The CX-7 does offer a factory navigation system, something Toyota does not yet offer. I'll bet that Toyota is being surprised by the number of people who want Limited V6 four wheel drive versions of the RAV4. Perhaps they will add a navigation system option when they see the demand for the fancer models. The dealers here (southern CA) are already adding Sirius radio for about $100 (totally integrated, not aftermarket). Of course, Toyota would probably prefer that people buy a Highlander or 4Runner for $10,000 more than a RAV4, so they may be slow to adjust to reality.
I owned a 1996 Chevrolet Impala SS, and it is interesting to note that the RAV4 V6 is faster to 60 MPH and seems to handle as very well, or even better, than the Impala.
#12 of 47 Re: Modifications [richml]
May 10, 2006 (8:18 pm)
Your're right, I was going from memory and didn't check the 3's stats. The 3 handily outslaloms the CX-7, but the 1000lbs of steel, better braking #'s and VSC make the CX-7 a safer overall choice than a 3. CX-7 aside, the 3 is a great car and though a few years old, still rests at or near the top of the heap of the compact/subcompact world.
With the upcoming Mazaspeed 3 arriving with the same (similar) engine as that in the Speed6 and CX-7, that'll be a car to watch.
Thanks for your reply! If I talk to my wife or even my friends about cars for more than a sentence or two, their eyes glaze over. I'm glad this place exists.
P.S. I just got out of an 05 Avalon (that's another story) and the constraints of family require a compromise. I want a G35 (way too narrow - only seats two in the rear), but now I'm considering a CX-7, 07 Avalon Touring, or a Honda Odyssey. I'll be able to discuss these choices further when I've driven a CX-7. I'm in Montgomery County, Maryland, and they aren't expected in until the end of May.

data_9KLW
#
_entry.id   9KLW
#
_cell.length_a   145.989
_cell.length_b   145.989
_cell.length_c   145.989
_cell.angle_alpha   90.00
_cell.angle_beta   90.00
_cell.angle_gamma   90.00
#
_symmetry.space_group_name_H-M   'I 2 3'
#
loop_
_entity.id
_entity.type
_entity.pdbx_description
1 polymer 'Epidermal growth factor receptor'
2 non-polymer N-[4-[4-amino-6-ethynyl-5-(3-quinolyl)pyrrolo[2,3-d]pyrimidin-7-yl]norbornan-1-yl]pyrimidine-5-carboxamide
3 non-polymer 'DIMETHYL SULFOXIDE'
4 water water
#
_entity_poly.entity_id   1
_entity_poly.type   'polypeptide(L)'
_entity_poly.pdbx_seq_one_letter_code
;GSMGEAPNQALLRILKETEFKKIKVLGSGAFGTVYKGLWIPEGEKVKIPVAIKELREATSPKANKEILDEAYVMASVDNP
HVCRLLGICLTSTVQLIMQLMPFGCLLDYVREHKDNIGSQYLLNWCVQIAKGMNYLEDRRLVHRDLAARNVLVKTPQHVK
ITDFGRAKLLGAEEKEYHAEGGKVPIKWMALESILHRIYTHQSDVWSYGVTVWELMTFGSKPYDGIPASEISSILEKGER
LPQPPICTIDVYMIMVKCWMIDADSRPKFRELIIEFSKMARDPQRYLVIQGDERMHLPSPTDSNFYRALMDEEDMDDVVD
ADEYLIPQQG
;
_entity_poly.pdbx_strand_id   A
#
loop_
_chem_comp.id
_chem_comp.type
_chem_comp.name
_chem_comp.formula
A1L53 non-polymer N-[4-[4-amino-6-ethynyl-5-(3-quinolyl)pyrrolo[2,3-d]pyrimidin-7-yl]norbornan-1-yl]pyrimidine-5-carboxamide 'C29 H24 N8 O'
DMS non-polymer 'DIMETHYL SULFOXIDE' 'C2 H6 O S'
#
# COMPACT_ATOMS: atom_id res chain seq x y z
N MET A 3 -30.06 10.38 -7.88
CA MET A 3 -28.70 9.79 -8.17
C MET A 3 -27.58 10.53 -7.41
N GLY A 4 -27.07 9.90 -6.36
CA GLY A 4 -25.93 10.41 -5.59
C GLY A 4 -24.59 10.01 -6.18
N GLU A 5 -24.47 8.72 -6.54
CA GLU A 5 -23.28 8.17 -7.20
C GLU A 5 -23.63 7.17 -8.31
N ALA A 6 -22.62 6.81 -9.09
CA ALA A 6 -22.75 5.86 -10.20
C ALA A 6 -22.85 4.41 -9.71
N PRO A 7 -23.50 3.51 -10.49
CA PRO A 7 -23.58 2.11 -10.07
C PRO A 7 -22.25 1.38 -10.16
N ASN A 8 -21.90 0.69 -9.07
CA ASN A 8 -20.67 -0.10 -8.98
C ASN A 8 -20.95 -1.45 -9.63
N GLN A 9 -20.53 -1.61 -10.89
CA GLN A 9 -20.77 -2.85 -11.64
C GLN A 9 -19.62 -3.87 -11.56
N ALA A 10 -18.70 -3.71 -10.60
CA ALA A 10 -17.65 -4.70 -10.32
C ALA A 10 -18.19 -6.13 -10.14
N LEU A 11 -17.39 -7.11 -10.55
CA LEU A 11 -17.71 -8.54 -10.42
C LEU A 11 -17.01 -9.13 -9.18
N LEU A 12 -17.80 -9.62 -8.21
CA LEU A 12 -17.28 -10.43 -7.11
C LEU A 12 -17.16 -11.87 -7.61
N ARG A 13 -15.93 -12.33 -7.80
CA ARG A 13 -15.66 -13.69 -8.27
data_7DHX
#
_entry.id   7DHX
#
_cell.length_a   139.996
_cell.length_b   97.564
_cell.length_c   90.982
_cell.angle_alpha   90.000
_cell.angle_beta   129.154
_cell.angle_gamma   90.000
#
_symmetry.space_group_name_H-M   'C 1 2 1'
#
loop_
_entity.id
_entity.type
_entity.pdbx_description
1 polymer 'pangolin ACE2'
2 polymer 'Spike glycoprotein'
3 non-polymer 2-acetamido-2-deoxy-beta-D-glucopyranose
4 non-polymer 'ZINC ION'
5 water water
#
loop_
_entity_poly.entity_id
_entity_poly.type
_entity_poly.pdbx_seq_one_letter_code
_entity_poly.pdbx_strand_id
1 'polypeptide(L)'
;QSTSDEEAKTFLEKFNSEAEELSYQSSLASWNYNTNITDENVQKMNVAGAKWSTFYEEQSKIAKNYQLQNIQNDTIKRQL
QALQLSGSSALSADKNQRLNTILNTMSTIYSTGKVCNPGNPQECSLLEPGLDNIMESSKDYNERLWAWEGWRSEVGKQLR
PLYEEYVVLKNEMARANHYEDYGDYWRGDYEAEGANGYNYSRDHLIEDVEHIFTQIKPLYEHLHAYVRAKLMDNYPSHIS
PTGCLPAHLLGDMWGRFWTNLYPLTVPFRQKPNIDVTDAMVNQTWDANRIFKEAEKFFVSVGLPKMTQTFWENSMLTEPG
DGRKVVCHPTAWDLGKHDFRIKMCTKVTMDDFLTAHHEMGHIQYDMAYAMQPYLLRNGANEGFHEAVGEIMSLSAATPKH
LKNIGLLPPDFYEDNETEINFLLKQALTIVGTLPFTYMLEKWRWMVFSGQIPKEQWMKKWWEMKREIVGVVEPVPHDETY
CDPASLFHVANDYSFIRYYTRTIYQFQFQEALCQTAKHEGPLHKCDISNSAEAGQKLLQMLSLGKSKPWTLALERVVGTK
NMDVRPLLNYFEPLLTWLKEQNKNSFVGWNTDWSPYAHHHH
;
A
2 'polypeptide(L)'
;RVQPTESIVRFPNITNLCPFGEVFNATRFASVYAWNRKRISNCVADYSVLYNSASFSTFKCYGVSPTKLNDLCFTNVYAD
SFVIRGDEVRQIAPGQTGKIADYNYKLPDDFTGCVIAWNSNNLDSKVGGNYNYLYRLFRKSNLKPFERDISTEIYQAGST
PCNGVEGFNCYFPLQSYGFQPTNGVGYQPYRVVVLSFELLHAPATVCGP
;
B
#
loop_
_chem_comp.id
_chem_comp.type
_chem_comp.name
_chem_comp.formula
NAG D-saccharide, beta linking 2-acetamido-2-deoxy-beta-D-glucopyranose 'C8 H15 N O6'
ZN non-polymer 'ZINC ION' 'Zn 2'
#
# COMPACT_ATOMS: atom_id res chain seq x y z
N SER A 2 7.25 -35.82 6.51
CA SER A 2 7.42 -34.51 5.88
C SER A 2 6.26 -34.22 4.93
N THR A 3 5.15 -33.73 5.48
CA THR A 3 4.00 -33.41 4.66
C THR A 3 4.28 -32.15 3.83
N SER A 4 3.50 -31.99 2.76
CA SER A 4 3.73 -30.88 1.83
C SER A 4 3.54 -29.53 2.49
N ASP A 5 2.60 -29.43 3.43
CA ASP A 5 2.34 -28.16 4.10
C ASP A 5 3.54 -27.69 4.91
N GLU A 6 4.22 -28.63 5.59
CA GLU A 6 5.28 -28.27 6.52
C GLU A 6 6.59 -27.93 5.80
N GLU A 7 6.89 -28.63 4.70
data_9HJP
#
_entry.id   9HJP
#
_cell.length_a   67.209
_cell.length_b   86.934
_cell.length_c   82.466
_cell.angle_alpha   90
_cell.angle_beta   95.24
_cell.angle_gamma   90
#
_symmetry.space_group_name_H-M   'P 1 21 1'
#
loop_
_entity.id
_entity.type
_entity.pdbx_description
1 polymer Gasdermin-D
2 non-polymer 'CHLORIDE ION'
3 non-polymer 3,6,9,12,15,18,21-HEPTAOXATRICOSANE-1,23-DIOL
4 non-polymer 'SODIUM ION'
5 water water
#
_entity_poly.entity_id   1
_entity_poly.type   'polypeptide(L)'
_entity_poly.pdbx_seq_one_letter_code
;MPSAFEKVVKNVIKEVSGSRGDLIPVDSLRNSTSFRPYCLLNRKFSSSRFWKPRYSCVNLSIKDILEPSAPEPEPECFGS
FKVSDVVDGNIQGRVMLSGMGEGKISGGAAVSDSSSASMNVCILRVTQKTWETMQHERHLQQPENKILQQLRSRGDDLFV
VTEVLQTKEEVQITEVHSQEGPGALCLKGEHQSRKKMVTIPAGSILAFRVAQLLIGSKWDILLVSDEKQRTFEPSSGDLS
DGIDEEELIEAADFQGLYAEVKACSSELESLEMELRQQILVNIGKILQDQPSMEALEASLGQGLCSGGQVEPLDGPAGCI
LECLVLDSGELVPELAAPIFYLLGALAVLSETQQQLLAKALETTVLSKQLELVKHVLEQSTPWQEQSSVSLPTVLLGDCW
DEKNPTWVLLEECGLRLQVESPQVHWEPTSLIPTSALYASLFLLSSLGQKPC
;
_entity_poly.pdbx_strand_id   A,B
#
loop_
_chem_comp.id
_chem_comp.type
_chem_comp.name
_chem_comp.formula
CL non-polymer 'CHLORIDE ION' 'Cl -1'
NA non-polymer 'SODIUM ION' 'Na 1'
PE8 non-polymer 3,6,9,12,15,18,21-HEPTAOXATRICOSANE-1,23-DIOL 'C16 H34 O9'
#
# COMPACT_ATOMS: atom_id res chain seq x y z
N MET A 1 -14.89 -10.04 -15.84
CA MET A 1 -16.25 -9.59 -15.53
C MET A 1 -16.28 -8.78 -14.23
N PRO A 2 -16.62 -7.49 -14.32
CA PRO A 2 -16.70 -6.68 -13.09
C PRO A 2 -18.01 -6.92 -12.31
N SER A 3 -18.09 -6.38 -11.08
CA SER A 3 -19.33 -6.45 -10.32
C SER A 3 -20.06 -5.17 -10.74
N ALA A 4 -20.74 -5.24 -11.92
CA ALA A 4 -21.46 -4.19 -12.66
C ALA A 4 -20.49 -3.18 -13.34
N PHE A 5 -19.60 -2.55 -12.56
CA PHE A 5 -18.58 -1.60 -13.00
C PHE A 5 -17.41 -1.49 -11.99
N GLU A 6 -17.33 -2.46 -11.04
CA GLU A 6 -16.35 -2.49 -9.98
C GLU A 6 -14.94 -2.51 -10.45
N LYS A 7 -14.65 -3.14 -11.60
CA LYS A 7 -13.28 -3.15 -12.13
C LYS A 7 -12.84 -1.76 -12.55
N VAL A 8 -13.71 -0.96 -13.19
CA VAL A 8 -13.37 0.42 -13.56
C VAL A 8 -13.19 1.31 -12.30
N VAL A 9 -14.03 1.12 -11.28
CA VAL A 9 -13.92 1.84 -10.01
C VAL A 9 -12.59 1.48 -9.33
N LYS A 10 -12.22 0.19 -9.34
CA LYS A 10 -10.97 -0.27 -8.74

#13 of 47 Re: Modifications [deanie]
Jun 28, 2006 (9:21 am)
If you are truly worried about safety and want to save some money, buy your teeanger a Volvo (98 or 99). A new car, insurance and that accident waiting to happen is not a good combination.
#14 of 47 Re: Modificatoins [deanie]
Jun 28, 2006 (2:59 pm)
I'm sorry, I have to chime in here.
Do you really think that you CAN'T spoil a teenager? If so, you are sorely mistaken. Teaching children about values and hard work goes way beyond 16 or 17 years old, which is the approx. age they are able to drive.
Also, there is an exhaustive list of passenger cars that are safer than SUV's. Just because SUV's are bigger doesn't necessarily mean they are safer. Plus, the best way to survive an accident is to avoid one all together. By my experience, I have noticed that a car's handling and a driver's reflexes are the most important factors in accident avoidance. Having that in mind, the Mazda 3, can handle circles around the CX-7 and thereby increase accident avoidance (and keep a child humbler). Perhaps the CX-7 handles great, but it handles great "FOR AN SUV". The Mazda 3 handles great period. Keep that in mind. In addition, there are many safe, inexpensive cars on the road - and many used cars STILL have great safety features.
Children at 17 years old are still children. If they have mommy or daddy buy them a "hot/cool ride" they are most likely going to become cocky, which leads them to be careless, and will think of themselves as superior to others, even if they deny it - it's only human nature, especially when coupled with immaturity. I agree with the other poster, too, that many parents with money buy their children hooked up cars, but not because of safety reasons - And it IS unbelievable to see what some spoiled children are driving these days with no regard for hard work or economical values! Would you also think that them having the latest and best cell phone w/camera/mp3 player/gps navigator is also a safety feature as opposed to getting them a basic cell phone? You probably would.